Microsoft Dynamics CRM After the Acquisition of LinkedIn
On the heels of the LinkedIn acquisition announcement, Microsoft has begun to work on how to connect LinkedIn with the Dynamics products in an effort of expanding its CRM market share.
For those who aren’t acquainted with Microsoft’s largest acquisition in the history of the company, as CMS-Connected reported early last week, Microsoft Corp. announced that it has agreed to acquire LinkedIn in an all-cash transaction for a jaw-dropping price of $26.2 billion. In addition to the announcement, Microsoft explained how it plans to utilize LinkedIn’s Sales Navigator alongside Microsoft’s Dynamics, customer management product, to provide “actionable insights” to help users find leads and close deals through leveraging the data in the core LinkedIn social networking database.
Both companies' CEOs, Satya Nadella and Jeff Weiner, stressed the importance of LinkedIn’s Sales Navigator service. “Now we will be able to take that business intelligence tool, Sales Navigator, deeply integrate that into Dynamics and CRM and we believe we can change the game that way,” LinkedIn CEO Jeff Weiner told investors on Monday.
Microsoft's CRM Efforts
Over the past year, Microsoft has been investing in reinforcing its Dynamics to leverage its CRM functionality which is key to staying competitive with Salesforce as it has made a number of strategic acquisitions in recent years to grow. The technology giant has played catch-up by acquiring a web portal Adxstudio, field service management FieldOne, and customer service capabilities Parature. A couple of weeks ago, Microsoft also announced the latest Dynamic release with big data, analytics, and Internet of Things capabilities in an effort of keeping up with the CRM competitors. However, the lastest accusation of LinkedIn has changed the direction of the game. Integrating Microsoft with LinkedIn's professional user data can provide strong competitive differentiation to Microsoft Dynamics customer relationship management (CRM) system from other application service providers and its rivals could find it hard to match. No doubt that if Microsoft could figure out how well Microsoft connects LinkedIn with the Dynamics products, that data will strengthen all these efforts to compete head-to-head against Salesforce in the market.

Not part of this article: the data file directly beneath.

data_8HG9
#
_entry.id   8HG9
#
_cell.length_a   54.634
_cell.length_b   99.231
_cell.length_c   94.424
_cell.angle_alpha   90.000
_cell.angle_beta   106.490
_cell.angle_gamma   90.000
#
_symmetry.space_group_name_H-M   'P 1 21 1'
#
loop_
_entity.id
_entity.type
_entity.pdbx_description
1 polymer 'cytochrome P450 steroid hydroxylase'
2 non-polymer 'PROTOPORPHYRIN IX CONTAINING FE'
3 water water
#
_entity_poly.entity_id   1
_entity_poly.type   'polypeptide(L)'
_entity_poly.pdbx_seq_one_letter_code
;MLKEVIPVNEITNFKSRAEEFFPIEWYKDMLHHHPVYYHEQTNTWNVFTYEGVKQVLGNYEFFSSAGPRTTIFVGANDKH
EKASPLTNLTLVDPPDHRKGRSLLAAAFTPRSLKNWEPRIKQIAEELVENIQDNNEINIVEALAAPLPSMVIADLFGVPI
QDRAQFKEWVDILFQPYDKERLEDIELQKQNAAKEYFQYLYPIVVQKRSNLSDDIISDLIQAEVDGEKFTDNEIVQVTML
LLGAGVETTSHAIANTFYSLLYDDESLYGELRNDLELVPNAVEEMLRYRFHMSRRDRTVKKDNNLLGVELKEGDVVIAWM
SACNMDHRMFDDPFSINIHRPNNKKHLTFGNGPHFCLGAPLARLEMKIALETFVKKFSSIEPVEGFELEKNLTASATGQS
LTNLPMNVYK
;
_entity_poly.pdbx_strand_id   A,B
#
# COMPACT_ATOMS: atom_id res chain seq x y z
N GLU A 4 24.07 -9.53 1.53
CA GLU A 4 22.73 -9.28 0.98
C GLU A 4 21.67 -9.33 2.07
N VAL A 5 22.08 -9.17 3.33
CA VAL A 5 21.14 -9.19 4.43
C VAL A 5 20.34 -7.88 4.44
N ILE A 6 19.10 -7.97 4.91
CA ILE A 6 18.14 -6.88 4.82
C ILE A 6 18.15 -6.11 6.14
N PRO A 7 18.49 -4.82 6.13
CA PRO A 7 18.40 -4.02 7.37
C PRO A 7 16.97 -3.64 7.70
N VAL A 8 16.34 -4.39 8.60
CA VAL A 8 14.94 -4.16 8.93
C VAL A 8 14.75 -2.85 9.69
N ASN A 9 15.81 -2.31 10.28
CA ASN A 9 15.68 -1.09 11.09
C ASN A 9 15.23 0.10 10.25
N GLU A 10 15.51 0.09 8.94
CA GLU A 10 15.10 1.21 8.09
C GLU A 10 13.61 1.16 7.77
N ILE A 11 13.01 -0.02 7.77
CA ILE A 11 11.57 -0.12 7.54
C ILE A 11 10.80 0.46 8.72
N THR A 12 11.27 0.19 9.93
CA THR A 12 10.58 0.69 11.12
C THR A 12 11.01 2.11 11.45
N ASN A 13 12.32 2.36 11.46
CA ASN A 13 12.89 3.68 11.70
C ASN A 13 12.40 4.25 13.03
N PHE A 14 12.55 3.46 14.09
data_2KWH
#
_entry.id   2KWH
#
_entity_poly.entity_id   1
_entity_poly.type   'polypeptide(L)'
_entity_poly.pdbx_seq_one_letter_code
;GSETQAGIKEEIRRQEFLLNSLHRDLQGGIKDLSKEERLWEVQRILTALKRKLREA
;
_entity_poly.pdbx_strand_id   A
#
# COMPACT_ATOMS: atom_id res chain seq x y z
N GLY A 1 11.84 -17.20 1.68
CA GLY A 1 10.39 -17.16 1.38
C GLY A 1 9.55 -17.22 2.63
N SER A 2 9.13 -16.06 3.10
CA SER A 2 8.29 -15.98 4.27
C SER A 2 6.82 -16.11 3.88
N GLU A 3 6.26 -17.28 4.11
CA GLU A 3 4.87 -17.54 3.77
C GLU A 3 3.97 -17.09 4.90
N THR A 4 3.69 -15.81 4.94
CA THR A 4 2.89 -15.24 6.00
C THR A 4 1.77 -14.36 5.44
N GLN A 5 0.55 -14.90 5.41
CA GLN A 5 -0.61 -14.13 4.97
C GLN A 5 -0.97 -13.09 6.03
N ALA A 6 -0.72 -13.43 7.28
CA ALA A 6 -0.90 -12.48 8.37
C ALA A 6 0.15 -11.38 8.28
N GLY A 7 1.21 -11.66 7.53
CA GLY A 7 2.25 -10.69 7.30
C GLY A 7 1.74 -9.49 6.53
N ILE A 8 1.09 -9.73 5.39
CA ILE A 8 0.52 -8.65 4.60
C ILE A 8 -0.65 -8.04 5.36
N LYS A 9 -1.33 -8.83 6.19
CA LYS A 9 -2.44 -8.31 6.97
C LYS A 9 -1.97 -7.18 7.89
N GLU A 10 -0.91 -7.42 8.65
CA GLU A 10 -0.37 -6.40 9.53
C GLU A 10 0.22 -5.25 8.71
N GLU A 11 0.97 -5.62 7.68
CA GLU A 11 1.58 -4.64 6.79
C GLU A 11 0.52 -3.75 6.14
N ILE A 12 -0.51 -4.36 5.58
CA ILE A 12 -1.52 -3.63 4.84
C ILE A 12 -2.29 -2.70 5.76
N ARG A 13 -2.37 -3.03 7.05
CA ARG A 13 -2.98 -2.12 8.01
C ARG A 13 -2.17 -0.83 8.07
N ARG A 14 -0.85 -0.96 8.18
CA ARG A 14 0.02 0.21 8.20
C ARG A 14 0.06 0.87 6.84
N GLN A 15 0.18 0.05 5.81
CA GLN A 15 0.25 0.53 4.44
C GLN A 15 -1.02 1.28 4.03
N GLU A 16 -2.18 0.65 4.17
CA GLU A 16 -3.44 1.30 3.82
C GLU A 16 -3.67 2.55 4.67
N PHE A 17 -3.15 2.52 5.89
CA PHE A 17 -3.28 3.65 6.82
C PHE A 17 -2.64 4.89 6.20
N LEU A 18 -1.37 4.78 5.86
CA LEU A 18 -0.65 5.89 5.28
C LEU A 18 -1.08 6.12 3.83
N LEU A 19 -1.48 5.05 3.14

The CRM Market
Microsoft holds 4.3% of the $26.3 billion market for sales tools, known as customer relationship management, which is well behind Salesforce, SAP, and Oracle, according to Gartner’s latest numbers from May this year:
As the table above illustrates, Salesforce is a pioneer in delivering applications software in the cloud and is the market leader in CRM with a 19.7% share, followed by SAP at 10.2% and Oracle at 7.8%. However, the Microsoft-LinkedIn deal will allow Microsoft to compete more effectively with Salesforce.com, according to a research note by Deutsche Bank. How so?
Microsoft owns a much smaller share of some major market categories addressed by Dynamics, leaving more room to grow. Although Microsoft has recently increased its focus on the option of delivering the technology on a cloud service which is getting more popular among customers, it still sells ERP software that customers can install and run on their own servers. LinkedIn’s huge data of resumes enables Microsoft’s ERP tools to help human resources professionals manage the overwhelming number of temporary and contingent workers, such as drivers for Uber Technologies Inc. However, Microsoft has been also struggling in the ERP competition where SAP SE leads with 23% of the market, followed by Oracle with 12%. The reason for the struggle is that both companies have moved their services to the cloud, and this makes their customers lock-in which is the case when customers are often unwilling to migrate away from software that runs on site as well as manages back-office operations.
LinkedIn is a Software-as-a-Service vendor with approximately 70% of its revenue coming from software related services, so this integration is expected to expand Microsoft's overall cloud and SaaS footprint.
On the other hand, SAP made a somewhat similar move which was the competitive value of LinkedIn’s social network in human resources in May 2014, when it acquired Fieldglass, a cloud software that helps companies procure and manage contingent labor and services, but it hasn’t had the same level of impact with LinkedIn on the market yet.